As of January 1, employers across the country are required to submit worker injury and illness information electronically to the U.S. Occupational Safety & Health Administration, which then disseminates the information for public view. But a number of employers and business interest groups want to see this new rule scrapped.
A lawsuit filed on January 4 in Oklahoma Federal Court by the U.S. Chamber of Commerce, the National Association of Homebuilders, and other plaintiffs alleges the database exceeds the record-keeping authority held by OSHA. Furthermore, the plaintiffs allege their First Amendment rights are being violated by requiring businesses to turn over too much information that should be private.
In Nat’l Ass’n of Home Builders v. Perez, the plaintiffs argue there are “significant concerns” with the requirement that employers offer up detailed injury and illness summaries for public consumption. Specifically, the complaint argues that OSHA doesn’t have the authority to impose the requirements, which expose businesses to “significant reputational harm.” Furthermore, the complaint asserts that this harm is effected without evidence that doing so helps to demonstrably slash workplace injuries and illnesses.
The complainants assert Congress only gave OSHA a limited power to collect and maintain data on worker injuries and illnesses, and this doesn’t include any kind of a mandate that employers turn over information to the public that would potentially violate the constitutional rights of the company or its executives. The lawsuit states that if Congress had intended for OSHA and the U.S. Department to collect these types of detailed reports and turn them over to the public, this would have been outlined specifically by statute. In fact, this was already done once for the Mine Safety and Health Administration.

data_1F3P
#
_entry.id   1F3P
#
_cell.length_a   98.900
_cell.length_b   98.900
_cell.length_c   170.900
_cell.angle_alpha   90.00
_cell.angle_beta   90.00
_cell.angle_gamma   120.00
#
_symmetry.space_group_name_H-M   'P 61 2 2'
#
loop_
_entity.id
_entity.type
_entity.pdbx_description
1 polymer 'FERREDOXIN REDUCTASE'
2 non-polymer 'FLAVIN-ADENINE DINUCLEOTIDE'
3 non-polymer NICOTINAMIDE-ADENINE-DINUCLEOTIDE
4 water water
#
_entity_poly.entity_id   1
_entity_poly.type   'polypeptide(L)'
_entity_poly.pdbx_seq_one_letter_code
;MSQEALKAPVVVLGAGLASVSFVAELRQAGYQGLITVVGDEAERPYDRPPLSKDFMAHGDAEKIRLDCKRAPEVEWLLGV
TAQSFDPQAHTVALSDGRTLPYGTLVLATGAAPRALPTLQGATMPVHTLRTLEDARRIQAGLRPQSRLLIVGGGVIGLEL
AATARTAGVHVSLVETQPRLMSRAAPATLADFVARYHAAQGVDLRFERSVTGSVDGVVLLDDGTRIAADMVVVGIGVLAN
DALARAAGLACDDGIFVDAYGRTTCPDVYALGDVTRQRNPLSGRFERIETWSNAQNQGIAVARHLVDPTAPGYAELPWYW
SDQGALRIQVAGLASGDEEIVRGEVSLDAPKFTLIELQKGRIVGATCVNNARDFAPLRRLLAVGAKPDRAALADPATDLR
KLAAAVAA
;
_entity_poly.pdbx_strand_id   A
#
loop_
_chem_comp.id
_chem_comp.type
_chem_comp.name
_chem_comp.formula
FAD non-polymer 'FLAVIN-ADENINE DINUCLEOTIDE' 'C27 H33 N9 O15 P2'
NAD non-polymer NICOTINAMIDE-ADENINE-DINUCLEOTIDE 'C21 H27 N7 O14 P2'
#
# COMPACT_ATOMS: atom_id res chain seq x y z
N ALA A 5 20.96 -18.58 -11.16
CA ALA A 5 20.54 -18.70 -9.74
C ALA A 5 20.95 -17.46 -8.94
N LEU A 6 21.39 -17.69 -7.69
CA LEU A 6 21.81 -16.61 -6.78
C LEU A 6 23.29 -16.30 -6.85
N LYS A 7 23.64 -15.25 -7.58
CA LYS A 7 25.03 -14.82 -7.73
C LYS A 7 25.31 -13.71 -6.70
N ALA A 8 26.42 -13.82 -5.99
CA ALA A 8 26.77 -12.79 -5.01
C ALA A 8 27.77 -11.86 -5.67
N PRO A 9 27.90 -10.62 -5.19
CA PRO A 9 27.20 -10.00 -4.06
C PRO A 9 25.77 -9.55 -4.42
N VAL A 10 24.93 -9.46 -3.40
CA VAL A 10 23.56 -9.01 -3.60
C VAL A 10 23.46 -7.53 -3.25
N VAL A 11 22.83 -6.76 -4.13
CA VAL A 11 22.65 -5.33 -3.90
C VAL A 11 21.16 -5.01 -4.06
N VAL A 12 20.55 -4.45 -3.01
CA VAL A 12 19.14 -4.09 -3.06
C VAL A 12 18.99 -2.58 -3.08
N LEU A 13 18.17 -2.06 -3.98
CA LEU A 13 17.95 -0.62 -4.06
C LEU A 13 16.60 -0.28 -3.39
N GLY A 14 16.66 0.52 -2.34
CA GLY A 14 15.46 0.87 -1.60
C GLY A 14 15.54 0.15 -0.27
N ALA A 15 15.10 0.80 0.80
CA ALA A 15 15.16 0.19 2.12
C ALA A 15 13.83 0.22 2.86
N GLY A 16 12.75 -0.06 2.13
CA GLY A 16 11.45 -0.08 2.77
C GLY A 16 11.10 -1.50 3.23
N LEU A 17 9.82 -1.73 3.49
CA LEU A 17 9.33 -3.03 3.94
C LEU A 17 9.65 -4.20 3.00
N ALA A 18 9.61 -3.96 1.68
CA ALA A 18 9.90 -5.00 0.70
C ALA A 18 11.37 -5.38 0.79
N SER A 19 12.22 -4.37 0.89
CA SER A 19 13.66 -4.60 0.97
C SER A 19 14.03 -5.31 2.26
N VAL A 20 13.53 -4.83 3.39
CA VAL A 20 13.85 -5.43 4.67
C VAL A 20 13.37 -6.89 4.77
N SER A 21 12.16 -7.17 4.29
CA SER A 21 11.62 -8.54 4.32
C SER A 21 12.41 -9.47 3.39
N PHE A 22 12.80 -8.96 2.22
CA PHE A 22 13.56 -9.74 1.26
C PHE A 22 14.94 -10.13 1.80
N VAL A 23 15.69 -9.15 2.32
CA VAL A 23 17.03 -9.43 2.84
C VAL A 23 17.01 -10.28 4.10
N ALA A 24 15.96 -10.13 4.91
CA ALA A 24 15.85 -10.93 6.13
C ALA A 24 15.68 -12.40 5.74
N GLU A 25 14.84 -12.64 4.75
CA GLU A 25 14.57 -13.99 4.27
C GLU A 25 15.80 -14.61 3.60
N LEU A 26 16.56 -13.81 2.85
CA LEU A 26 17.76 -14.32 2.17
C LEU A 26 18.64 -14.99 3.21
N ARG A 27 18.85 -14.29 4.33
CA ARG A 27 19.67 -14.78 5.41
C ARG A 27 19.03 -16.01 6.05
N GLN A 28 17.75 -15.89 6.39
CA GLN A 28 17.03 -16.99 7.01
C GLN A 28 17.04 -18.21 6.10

The future of this requirement is unclear. The lawsuit was filed two weeks before the leadership in OSHA and the Department of Labor who sponsored the new rule exited office and were replaced by the new administration’s appointees. It’s not certain whether the new administrators in these departments are going to fight to keep up these new rules. What we do know is that Donald Trump vowed as a candidate to reduce regulatory burdens and costs shouldered by contractors in numerous business sectors. Whether labor organizations are going to step in also remains to be seen. We do know that the AFL-CIO has offered up strong support of the rule and is weighing the industry’s challenge to determine which actions will or could be taken to defend it.
The purpose of the rule is to compel employers to develop better safety practices and drive down the risk of worker injuries. By making public the injuries workers suffer at individual sites, it’s a means of holding companies accountable. Too often, workers’ compensation cases are not made public, so neither consumers nor fellow workers are aware of the full scope of the risks associated with the products they buy or the places where they work – or a company’s efforts to address these very real concerns.
Another court challenge is pending with regard to the same rule’s limitations on worker drug testing following a work accident.
Contact the Carolina workers’ compensation lawyers at the Lee Law Offices by calling 800-887-1965.
Employers Sue OSHA to Stop Posting of Injury, Illness Reports, Jan. 5, 2017, By Bruce Rolfsen, Bloomberg
More Blog Entries:
Report: Farmworker Transportation Still Hazardous, Jan. 11, 2017, Charlotte Workers’ Compensation Lawyer Blog